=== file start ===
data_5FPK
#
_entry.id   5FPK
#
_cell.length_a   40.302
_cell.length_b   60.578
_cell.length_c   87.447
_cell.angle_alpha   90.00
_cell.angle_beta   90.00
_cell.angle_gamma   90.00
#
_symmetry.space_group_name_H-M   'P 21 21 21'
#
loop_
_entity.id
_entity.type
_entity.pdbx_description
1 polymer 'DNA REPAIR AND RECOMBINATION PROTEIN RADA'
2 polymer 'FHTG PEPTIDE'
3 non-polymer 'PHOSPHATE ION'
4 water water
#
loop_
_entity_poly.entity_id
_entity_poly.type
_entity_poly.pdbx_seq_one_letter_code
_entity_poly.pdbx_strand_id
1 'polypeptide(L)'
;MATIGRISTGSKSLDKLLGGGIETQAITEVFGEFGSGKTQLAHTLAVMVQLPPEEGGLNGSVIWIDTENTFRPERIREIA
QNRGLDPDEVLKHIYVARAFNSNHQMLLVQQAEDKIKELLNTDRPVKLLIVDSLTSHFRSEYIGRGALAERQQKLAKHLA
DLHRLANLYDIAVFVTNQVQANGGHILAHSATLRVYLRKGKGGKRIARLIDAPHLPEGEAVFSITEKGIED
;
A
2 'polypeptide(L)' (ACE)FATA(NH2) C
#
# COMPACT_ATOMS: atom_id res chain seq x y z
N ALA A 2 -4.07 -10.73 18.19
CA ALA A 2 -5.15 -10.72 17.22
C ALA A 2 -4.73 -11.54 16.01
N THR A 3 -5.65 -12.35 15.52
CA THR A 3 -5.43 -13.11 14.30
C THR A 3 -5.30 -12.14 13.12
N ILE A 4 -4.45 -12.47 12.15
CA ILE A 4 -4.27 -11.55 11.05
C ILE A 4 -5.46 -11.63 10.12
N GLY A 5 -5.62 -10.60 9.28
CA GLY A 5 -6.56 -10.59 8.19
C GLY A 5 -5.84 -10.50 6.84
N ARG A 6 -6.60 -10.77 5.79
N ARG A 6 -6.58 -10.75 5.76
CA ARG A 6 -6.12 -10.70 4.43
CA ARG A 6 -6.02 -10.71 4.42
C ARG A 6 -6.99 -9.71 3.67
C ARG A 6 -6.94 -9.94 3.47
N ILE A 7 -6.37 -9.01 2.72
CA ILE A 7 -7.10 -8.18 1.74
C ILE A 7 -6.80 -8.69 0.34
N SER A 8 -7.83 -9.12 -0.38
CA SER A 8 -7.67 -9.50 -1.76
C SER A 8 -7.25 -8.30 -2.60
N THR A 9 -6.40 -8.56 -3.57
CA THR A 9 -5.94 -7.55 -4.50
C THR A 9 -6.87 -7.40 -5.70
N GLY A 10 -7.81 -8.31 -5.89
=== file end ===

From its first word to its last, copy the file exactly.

data_5FPK
#
_entry.id   5FPK
#
_cell.length_a   40.302
_cell.length_b   60.578
_cell.length_c   87.447
_cell.angle_alpha   90.00
_cell.angle_beta   90.00
_cell.angle_gamma   90.00
#
_symmetry.space_group_name_H-M   'P 21 21 21'
#
loop_
_entity.id
_entity.type
_entity.pdbx_description
1 polymer 'DNA REPAIR AND RECOMBINATION PROTEIN RADA'
2 polymer 'FHTG PEPTIDE'
3 non-polymer 'PHOSPHATE ION'
4 water water
#
loop_
_entity_poly.entity_id
_entity_poly.type
_entity_poly.pdbx_seq_one_letter_code
_entity_poly.pdbx_strand_id
1 'polypeptide(L)'
;MATIGRISTGSKSLDKLLGGGIETQAITEVFGEFGSGKTQLAHTLAVMVQLPPEEGGLNGSVIWIDTENTFRPERIREIA
QNRGLDPDEVLKHIYVARAFNSNHQMLLVQQAEDKIKELLNTDRPVKLLIVDSLTSHFRSEYIGRGALAERQQKLAKHLA
DLHRLANLYDIAVFVTNQVQANGGHILAHSATLRVYLRKGKGGKRIARLIDAPHLPEGEAVFSITEKGIED
;
A
2 'polypeptide(L)' (ACE)FATA(NH2) C
#
# COMPACT_ATOMS: atom_id res chain seq x y z
N ALA A 2 -4.07 -10.73 18.19
CA ALA A 2 -5.15 -10.72 17.22
C ALA A 2 -4.73 -11.54 16.01
N THR A 3 -5.65 -12.35 15.52
CA THR A 3 -5.43 -13.11 14.30
C THR A 3 -5.30 -12.14 13.12
N ILE A 4 -4.45 -12.47 12.15
CA ILE A 4 -4.27 -11.55 11.05
C ILE A 4 -5.46 -11.63 10.12
N GLY A 5 -5.62 -10.60 9.28
CA GLY A 5 -6.56 -10.59 8.19
C GLY A 5 -5.84 -10.50 6.84
N ARG A 6 -6.60 -10.77 5.79
N ARG A 6 -6.58 -10.75 5.76
CA ARG A 6 -6.12 -10.70 4.43
CA ARG A 6 -6.02 -10.71 4.42
C ARG A 6 -6.99 -9.71 3.67
C ARG A 6 -6.94 -9.94 3.47
N ILE A 7 -6.37 -9.01 2.72
CA ILE A 7 -7.10 -8.18 1.74
C ILE A 7 -6.80 -8.69 0.34
N SER A 8 -7.83 -9.12 -0.38
CA SER A 8 -7.67 -9.50 -1.76
C SER A 8 -7.25 -8.30 -2.60
N THR A 9 -6.40 -8.56 -3.57
CA THR A 9 -5.94 -7.55 -4.50
C THR A 9 -6.87 -7.40 -5.70
N GLY A 10 -7.81 -8.31 -5.89